Negligence, Employer's liability. Elevator.
If a boy about fifteen years of age, who is employed in a shoe factory and whose duty it is to carry racks of shoes to and from a workman on the third floor of the factory and to use the elevator of the building for that purpose, goes by the elevator to the third floor and, after speaking a word or two with a workman, is seen walking backward toward the elevator well drawing a rack of shoes after him, and, the elevator having risen in the meantime to the next story and the gate being up, he falls down the well and is killed, his administrator cannot recover damages for his death from the boy's employer under R. L. c. 106, as there is nothing to show that he was in the exercise of due care. Upon this issue it does not help the administrator to show that the gate of the elevator well had been repaired by nailing on an extra piece of wood, which made it heavier and caused it sometimes to stay up and sometimes to fall down of its own weight, if the gate was not connected automatically with the elevator and its position did not indicate where the elevator should be, and the boy knew this.
Tort under R. L. c. 106, by the administrator of the estate of Stephen F. Taylor to recover damages for his conscious suffering and death caused by his falling down an elevator well in the defendants' shoe factory at Lynn from the third story to the basement on December 20,1904. Writ dated March 18, 1905.
At the trial in the Superior Court before Sanderson, J., it was agreed that the opening of the counsel for the plaintiff might be taken to be a correct statement of what the evidence for the plaintiff would show, and, by agreement, a motion by the defendants that the jury be directed to return a verdict for the defendants on the opening statement was argued, and the judge at the close of the arguments ruled that there was not sufficient evidence of due care on the part of the plaintiff's intestate, and ordered the jury to return a verdict for the defendants. The plaintiff alleged exceptions.
The case was submitted on briefs.
J. W. Sullivan, for the plaintiff.
N. Matthews, W. G. Thompson & R. Spring, for the defendants.
Hammond, J. So far as material to the question of the due care of the deceased, the case stated by the counsel for the plaintiff in his opening was substantially as follows:
The deceased was a boy fourteen years and eleven months old at the time of the accident. He had been at work upon the premises a week, for one Demaris, who was working by the job at re-lasting shoes for the defendants, who owned and controlled the factory. He had worked previously for some weeks in another factory of the defendants. His duty was to carry racks of shoes to and from Demaris, who worked on the third floor, and for this purpose he used the elevator. About five o'clock in the afternoon of the day of the accident he went upstairs upon the elevator, as he had done many times during the week, in the performance of his duty. Upon arriving at the desired floor, he got out of the elevator on the floor, and spoke a word or two with one La Chappelle, who was working on that floor twelve or fifteen feet from the elevator well. The last that La Chappelle saw of the boy he (the boy) had hold of a rack of shoes and was walking backward toward the well, drawing the rack after him. He had got within two feet of the well when La Chappelle turned back to his work, but immediately heard a loud noise and a cry. The boy had fallen into the well, and was fatally injured.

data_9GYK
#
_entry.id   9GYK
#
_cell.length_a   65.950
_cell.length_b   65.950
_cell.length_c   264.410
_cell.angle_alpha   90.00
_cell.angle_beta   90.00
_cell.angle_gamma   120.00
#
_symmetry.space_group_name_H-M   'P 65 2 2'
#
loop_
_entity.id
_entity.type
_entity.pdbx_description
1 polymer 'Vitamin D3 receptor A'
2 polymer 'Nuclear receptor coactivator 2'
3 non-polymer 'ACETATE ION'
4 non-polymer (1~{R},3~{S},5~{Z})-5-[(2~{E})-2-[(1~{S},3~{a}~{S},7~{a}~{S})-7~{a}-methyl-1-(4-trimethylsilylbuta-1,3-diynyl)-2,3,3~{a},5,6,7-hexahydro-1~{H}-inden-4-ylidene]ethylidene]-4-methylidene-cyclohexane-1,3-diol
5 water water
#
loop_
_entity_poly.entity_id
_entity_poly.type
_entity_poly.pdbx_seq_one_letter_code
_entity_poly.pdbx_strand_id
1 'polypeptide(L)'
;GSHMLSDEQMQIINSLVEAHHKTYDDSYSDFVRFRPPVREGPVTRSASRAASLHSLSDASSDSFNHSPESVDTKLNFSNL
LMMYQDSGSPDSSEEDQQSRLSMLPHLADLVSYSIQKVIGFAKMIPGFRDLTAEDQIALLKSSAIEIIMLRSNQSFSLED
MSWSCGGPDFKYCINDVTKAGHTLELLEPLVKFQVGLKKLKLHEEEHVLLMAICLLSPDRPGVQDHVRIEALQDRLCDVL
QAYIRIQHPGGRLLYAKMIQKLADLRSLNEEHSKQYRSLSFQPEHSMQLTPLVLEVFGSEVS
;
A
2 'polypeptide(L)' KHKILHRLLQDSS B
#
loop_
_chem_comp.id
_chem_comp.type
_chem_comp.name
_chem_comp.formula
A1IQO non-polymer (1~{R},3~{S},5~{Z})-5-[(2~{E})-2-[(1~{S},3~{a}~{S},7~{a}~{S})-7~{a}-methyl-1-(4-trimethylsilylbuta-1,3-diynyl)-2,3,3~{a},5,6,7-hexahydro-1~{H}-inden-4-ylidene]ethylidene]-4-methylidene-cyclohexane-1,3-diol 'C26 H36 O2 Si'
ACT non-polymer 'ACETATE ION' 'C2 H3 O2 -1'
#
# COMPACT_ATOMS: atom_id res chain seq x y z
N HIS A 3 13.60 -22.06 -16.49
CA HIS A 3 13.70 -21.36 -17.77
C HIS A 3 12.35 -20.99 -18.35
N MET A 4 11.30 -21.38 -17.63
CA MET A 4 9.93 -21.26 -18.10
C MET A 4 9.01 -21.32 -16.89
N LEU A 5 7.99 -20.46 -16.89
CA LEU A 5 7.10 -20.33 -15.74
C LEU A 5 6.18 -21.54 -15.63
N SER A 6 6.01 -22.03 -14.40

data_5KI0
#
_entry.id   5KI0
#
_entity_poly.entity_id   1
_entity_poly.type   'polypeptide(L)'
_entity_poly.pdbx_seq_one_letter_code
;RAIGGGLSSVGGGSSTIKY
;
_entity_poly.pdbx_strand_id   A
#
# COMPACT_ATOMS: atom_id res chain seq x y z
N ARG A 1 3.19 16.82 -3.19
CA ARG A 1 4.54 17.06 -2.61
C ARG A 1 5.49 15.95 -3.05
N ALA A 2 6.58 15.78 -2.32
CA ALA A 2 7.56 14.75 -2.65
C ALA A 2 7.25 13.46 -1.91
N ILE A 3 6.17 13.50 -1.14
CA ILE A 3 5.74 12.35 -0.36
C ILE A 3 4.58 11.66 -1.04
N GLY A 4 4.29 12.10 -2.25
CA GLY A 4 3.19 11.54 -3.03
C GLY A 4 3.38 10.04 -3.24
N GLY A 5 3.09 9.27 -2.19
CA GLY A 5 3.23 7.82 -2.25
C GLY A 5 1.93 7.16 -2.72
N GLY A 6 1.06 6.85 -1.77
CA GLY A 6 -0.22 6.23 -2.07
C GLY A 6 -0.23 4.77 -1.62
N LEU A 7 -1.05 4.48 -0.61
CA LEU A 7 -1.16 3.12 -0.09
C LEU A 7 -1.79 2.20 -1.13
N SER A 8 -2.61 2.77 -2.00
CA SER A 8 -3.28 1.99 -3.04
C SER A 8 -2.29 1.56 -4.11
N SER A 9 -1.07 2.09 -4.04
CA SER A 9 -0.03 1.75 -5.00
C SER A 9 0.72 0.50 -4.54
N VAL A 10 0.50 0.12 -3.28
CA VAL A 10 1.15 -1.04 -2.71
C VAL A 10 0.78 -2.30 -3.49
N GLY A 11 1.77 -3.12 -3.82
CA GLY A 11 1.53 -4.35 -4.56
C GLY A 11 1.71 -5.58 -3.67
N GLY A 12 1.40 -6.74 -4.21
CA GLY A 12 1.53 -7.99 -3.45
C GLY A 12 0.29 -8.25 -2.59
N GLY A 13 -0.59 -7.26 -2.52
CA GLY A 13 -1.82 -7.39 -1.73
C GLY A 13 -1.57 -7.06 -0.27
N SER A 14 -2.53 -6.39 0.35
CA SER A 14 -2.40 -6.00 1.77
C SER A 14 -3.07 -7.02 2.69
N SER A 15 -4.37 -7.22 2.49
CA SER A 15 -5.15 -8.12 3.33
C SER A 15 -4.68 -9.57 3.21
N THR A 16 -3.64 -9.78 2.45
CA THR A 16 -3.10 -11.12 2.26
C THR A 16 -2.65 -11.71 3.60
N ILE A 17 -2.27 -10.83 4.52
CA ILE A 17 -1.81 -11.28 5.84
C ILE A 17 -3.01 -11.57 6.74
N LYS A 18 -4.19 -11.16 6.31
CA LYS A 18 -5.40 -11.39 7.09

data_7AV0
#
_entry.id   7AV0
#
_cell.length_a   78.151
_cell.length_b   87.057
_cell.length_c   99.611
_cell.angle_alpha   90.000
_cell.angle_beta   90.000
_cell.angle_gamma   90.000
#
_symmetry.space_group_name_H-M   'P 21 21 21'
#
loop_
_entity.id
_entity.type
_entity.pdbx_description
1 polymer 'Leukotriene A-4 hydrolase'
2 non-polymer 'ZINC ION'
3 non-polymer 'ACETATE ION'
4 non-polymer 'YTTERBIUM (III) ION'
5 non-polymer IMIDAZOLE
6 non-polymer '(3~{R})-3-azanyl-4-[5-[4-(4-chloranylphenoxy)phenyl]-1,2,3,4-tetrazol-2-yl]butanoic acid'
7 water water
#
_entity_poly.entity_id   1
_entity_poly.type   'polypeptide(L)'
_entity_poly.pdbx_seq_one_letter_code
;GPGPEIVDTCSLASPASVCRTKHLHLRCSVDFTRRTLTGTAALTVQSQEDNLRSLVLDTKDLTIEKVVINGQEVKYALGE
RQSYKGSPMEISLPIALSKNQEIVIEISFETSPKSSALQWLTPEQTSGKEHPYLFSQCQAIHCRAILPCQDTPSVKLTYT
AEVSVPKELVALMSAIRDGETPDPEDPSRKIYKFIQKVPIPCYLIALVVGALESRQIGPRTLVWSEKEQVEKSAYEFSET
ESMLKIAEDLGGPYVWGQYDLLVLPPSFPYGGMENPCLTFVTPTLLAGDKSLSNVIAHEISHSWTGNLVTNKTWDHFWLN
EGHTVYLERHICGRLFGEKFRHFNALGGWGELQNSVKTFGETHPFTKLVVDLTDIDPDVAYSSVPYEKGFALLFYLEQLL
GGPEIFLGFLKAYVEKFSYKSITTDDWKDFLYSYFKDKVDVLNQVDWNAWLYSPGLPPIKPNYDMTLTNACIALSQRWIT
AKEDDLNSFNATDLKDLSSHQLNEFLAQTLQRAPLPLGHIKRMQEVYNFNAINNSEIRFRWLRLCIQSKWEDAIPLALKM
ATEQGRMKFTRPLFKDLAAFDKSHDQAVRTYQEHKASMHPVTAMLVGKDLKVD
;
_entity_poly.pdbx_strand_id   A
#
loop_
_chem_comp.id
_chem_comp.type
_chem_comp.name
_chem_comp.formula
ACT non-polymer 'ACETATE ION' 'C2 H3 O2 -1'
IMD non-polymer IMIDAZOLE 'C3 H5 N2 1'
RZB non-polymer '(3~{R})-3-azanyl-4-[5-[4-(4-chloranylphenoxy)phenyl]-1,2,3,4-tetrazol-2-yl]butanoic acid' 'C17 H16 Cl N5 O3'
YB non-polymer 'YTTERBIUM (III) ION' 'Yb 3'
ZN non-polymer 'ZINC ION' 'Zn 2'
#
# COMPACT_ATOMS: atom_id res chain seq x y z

So far as material the elevator and gate were described as follows: "The gate ... as originally installed was a balance gate. That is, it was a gate which when thrown up it ran in a groove." It consisted of two bars with cross pieces. As originally constructed the gate, when thrown up, would be held up by a weight connected with it as a balance, like a window weight, but some time before the accident the top bar had been broken and an extra piece had been nailed on, making the gate heavier, so that when thrown up it sometimes stayed up and sometimes fell down of its own weight. The elevator and gate had been in this condition for several months. The plaintiff's evidence did not show whether immediately after the accident the gate was up or down. Except as above stated, "There was nothing on the elevator to tell when it was taken away from that floor, there was no method of locking the elevator at that floor, no bell or anything which would warn one who might expect it to be there that it had gone." Shortly after the boy fell the platform of the
elevator was found at the floor above. There was light enough for the boy to see.
The evidence would seem to show that the boy who had brought the elevator to the floor stepped out for a few seconds, and then, on his return with the rack of shoes, backed into the well without looking to see whether the elevator was still there, or else he turned around, raised the gate, and then stepped into the well.
It is to be noticed that the gate was not connected automatically with the elevator. The position of the gate did not indicate where the elevator should be and the boy knew it. The case therefore is clearly distinguishable from cases like Wright v. Perry, 188 Mass. 268 , and Hamilton v. Taylor, 195 Mass. 68 , upon which the plaintiff relies. In each of those cases the gate was automatically connected with the elevator and at the time of the accident it indicated by its position that the platform of the elevator was there.
In the case before us there was no such misleading signal. Upon the opening statement it must be held that the deceased was not in the exercise of due care; and hence a verdict for the defendants was rightly ordered